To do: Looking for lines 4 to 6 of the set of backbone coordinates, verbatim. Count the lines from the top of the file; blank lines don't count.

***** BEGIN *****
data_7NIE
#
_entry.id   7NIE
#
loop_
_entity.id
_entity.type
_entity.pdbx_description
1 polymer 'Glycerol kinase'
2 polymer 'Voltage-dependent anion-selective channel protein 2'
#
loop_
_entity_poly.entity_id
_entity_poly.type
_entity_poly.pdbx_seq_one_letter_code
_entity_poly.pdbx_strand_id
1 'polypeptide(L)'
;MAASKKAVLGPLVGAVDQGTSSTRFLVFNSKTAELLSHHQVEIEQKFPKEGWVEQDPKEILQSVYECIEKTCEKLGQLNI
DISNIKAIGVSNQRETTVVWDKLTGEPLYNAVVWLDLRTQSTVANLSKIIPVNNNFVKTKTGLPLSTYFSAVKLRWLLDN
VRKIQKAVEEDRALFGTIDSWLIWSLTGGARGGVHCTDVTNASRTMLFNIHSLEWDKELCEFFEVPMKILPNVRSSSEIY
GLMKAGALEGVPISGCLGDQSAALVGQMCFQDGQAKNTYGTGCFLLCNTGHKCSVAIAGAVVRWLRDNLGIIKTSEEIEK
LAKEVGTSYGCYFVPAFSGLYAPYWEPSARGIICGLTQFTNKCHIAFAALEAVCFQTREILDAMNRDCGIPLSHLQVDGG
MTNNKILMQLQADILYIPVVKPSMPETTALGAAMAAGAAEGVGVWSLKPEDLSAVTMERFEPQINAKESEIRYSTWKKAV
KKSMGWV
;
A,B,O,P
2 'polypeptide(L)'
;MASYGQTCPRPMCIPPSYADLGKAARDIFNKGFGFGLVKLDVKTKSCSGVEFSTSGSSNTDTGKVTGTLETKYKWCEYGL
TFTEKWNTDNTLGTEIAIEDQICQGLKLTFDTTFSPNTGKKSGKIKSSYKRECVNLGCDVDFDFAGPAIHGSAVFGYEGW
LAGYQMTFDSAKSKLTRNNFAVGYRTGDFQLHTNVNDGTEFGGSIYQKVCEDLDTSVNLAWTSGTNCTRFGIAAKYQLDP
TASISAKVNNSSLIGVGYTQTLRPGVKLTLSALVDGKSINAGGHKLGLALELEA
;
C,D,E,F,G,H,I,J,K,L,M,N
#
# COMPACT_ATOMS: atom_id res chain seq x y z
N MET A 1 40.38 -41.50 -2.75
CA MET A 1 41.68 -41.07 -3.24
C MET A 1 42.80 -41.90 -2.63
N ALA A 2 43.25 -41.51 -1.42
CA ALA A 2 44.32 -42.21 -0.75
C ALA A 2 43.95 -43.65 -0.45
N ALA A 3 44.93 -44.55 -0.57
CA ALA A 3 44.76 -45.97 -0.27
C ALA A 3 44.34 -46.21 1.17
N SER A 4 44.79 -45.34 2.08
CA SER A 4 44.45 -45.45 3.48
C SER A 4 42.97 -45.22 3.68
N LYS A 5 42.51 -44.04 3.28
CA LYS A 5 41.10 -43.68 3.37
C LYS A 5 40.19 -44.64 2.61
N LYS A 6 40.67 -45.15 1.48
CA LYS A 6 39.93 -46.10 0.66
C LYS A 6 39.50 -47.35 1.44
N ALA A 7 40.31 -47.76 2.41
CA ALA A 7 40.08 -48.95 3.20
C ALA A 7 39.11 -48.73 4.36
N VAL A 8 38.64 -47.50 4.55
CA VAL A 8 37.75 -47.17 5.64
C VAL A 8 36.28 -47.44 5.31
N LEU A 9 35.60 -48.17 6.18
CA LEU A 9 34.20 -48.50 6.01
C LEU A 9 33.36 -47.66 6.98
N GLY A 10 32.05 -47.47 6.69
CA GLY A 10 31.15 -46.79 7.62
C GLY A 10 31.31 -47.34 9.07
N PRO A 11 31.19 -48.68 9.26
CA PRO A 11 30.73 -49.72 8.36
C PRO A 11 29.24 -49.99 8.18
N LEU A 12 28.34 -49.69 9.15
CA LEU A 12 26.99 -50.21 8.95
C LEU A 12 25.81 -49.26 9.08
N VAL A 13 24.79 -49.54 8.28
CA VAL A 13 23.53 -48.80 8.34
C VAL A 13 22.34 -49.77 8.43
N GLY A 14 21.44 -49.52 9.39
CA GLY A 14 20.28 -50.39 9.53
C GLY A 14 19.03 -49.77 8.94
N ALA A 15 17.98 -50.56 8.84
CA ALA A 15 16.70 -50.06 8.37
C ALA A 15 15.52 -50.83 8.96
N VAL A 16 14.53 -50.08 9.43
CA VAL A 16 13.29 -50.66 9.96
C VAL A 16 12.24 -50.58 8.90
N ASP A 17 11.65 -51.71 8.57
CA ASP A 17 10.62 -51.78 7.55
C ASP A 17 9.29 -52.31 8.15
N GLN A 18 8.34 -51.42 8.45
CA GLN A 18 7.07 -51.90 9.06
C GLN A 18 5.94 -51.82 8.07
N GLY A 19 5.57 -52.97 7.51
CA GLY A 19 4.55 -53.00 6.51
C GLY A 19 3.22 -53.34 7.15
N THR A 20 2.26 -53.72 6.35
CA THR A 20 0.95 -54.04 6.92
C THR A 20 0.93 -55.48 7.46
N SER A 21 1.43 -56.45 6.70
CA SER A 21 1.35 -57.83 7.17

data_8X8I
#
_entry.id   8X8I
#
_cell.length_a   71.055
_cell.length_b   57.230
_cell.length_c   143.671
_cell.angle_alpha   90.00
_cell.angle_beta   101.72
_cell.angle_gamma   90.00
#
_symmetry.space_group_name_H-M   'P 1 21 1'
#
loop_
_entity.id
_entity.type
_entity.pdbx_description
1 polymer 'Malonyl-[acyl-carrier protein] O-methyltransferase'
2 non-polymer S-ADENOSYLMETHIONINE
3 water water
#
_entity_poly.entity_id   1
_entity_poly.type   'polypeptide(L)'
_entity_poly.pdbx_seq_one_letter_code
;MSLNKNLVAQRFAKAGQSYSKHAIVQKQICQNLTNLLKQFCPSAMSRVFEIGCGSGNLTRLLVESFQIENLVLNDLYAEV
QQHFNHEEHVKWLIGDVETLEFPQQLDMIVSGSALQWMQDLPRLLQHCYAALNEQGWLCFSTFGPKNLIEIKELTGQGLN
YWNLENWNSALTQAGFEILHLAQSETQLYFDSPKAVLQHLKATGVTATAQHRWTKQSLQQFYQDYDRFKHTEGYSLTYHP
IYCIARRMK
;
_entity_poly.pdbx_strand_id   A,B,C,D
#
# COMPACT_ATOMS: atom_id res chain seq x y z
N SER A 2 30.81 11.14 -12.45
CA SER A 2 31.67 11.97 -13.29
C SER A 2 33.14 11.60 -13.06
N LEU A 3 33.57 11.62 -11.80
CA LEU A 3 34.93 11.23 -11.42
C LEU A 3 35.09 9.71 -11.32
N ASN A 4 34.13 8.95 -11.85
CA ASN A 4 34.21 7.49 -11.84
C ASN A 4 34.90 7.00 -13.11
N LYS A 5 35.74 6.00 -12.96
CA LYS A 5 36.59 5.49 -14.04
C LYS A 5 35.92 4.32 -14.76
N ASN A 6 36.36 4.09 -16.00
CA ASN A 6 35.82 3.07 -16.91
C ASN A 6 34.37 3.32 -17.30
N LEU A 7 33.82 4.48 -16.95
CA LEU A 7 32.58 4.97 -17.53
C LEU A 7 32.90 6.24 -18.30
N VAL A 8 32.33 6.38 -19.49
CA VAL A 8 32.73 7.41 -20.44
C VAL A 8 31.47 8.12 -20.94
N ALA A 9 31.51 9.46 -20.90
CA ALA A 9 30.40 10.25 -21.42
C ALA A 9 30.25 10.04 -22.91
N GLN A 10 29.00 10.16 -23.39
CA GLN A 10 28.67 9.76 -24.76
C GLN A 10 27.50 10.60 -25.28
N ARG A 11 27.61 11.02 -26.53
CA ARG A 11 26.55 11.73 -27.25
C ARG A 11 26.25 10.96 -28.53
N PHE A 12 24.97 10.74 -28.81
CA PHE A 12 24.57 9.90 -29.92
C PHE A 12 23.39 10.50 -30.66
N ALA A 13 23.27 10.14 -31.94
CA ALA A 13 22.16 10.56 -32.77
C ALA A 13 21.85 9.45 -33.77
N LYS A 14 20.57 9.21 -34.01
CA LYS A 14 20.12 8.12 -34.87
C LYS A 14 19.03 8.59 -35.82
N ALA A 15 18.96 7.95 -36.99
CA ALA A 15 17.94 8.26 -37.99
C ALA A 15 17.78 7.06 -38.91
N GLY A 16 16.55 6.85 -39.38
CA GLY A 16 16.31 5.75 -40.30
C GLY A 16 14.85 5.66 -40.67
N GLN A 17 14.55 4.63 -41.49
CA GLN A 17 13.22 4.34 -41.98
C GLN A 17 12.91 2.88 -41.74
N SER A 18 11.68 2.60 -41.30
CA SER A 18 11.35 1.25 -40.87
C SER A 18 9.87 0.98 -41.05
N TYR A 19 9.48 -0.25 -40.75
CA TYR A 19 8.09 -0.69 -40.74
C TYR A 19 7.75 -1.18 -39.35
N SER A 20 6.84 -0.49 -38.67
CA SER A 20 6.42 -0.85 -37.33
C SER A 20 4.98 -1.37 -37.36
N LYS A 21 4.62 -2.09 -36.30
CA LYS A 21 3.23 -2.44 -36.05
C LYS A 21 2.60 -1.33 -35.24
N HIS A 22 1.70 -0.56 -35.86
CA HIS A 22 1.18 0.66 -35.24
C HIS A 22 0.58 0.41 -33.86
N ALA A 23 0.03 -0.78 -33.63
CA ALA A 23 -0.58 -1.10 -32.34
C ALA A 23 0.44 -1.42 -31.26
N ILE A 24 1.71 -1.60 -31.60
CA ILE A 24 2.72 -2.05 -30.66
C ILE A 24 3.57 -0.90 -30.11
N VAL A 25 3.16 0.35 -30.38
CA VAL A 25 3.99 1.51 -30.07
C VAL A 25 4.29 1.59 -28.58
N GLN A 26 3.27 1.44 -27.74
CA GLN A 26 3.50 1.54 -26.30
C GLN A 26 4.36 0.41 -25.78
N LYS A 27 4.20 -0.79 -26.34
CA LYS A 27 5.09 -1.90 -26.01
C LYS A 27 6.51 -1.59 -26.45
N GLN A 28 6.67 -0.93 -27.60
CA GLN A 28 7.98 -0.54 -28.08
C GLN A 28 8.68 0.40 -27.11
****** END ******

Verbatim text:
#
loop_
_entity.id